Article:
Five seriously fast hybrids
Hybrids don’t always have the best image; worthy enough fuel-savers that are largely uninteresting to drive. But there are some that buck the trend; performance hybrids, that is. Cars that don’t just use recovered energy to save fuel, but also use it to go even faster. We like those kind of hybrids, so today we take a look at five of the fastest.
Along with the i3, the stunning i8 sports car was the first product to emerge from the Project-i programme that created the BMW i sub-brand. Unlike the other cars on this list, the i8 isn’t powered by a powerful six, eight or 12-cylinder engine, but rather the characterful and frugal 1.5-litre threecylinder engine from the Mini Cooper!
In the i8 it is slightly more powerful, with 170kW of power and 320Nm coming from the petrol engine alone. Add this to the 96kW and 250Nm produced by the electric motor and you have a hybrid that will hit 100kmh in 4.4 seconds. The i8 will also run as a pure EV, with a limited top speed of 120kmh, but will happily hit its 250kmh top speed in hybrid mode.
It has taken so long to finally appear (albeit not actually in New Zealand yet) it is probably appropriate that the second-generation NSX is a fairly advanced car.
Packing a twin-turbo 3.5-litre V6 that produces 373kW of power, the NSX is fairly grunty. But wait, there’s more, as the V6 is hooked up to three electric motors (one between the engine and nine-speed dual-clutch transmission, and one for each front wheel) for a total power output of 427kW. Honda claims the NSX will scamper to 100kmh from a standing start in just 2.9 seconds.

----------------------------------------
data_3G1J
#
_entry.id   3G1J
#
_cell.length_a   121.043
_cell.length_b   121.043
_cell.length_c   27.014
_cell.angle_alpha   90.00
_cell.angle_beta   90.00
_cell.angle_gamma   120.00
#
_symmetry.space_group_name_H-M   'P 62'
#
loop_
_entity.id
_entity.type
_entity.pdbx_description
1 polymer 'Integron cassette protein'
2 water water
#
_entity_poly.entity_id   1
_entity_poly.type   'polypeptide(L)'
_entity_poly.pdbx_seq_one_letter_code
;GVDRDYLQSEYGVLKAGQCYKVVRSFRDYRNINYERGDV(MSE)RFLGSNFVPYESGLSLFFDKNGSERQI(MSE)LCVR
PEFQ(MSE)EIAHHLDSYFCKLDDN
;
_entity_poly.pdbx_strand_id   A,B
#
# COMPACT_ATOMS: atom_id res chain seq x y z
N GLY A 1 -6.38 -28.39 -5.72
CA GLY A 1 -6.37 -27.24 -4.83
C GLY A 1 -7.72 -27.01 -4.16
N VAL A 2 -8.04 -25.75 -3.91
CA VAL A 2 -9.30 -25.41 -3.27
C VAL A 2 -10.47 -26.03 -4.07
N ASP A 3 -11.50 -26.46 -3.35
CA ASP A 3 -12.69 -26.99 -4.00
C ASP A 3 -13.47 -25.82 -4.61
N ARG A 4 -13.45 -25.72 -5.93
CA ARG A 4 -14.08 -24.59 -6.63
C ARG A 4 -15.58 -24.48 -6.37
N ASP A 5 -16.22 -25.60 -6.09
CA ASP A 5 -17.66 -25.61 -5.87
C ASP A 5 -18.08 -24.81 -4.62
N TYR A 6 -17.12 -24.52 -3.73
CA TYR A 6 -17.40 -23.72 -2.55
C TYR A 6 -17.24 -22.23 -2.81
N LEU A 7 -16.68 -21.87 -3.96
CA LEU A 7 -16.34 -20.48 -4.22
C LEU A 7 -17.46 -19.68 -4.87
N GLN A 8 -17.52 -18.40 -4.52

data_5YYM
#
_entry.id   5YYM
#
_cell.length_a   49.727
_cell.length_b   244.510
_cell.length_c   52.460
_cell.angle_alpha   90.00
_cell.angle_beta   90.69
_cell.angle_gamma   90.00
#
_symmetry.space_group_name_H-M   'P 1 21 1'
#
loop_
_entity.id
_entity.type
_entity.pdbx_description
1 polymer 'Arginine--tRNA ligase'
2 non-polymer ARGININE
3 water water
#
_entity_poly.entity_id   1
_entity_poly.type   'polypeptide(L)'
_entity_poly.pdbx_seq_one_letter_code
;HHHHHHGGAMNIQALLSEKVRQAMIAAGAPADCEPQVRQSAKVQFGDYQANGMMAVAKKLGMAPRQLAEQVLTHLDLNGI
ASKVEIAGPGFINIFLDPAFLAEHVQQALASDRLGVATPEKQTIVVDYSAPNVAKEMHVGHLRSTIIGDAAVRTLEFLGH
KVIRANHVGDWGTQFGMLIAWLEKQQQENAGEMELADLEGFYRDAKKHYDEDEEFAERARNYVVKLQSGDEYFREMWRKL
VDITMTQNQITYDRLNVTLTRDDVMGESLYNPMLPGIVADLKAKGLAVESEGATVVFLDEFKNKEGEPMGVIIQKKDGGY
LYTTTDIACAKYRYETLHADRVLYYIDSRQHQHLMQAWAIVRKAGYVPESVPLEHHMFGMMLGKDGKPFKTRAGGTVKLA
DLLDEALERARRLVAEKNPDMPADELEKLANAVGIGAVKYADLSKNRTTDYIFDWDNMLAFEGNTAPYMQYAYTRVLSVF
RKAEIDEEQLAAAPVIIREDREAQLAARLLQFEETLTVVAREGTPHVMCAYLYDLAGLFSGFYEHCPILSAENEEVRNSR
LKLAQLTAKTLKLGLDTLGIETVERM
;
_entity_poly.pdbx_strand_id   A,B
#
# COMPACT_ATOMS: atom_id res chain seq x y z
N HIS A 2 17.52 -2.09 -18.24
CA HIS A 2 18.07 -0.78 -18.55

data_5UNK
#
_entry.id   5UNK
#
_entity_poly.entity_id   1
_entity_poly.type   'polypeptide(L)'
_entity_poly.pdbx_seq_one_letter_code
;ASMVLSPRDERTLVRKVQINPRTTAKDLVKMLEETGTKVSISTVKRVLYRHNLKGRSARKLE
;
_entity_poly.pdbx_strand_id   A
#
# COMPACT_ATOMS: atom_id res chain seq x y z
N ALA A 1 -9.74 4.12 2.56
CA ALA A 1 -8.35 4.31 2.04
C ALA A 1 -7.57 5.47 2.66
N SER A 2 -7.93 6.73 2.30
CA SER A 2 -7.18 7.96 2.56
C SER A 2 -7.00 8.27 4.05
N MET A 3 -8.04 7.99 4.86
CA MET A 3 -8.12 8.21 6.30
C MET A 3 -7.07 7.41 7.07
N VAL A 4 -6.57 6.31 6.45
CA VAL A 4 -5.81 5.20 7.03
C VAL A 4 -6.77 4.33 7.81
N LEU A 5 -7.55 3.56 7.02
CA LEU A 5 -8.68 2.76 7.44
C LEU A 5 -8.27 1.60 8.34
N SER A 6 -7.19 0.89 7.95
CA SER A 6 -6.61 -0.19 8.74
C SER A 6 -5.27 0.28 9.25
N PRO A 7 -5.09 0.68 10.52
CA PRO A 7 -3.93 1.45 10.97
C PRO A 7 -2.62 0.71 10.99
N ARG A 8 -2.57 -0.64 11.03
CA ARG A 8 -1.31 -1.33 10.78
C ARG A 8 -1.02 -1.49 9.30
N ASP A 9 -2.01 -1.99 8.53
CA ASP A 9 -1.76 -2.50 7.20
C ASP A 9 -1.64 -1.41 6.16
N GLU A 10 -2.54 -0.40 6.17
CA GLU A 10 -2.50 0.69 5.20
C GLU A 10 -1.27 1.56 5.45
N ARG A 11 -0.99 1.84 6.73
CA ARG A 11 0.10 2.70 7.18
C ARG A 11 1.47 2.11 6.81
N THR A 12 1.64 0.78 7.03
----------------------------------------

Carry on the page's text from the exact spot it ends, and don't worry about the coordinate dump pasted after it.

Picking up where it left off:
The P1 was McLaren’s first foray back into making brain-meltingly fast hypercars; it helped invent the category back in 1992 with the magnificent McLaren F1. But the P1 embraced hybrid technology to melt those brains.
The P1 featured the company’s 542kW/720Nm 3.8-litre twin-turbo V8, hooked up to a single electric motor that bumped the power up to 673kW and the torque to a truly epic 908Nm. The P1 was capable of being driven on battery power alone, albeit with a fairly modest range (between 10-20km depending on which country’s testing drive cycle you want to believe), but all that really matters is that it could hit 100kmh from a standing start in just 2.6 seconds.
Ferrari La Ferrari
Ferrari built the mighty La Ferrari using the results of the FXX programme and it is the first (and so far only) ‘‘mild hybrid’’ from the Italian supercar manufacturer.
Packing a mighty 6.3-litre V12 that produces 588kW of power and 700Nm of torque on its own, the power is upped to a deeply impressive 708kW and 900Nm by the kinetic energy recovery system that constantly supplies the recovered power directly to the powertrain. While the efficiency gains are, at best, modest, the La Ferrari will rocket to 100kmh in 2.4 seconds. So who cares about saving fuel when you’re doing that?
You know a car is going to be fairly serious about performance when it is built on the architecture of a Le Mans racer. And the Porsche 918 Spyder, built on the platform of the RS Spyder ALMS LMP2 car, proved to be pretty serious.
The 918 also shared the RS Spyder’s 4.6-litre V8, but also added two electric motors (one on each axle) to bump the engine’s 447kW and 528Nm up to a thoroughly brutal 652kW of power and 1280Nm of torque. Porsche claimed the 918 Spyder would blitzkrieg its way to 100kmh in just 2.5 seconds, but independent tests saw 2.2 seconds.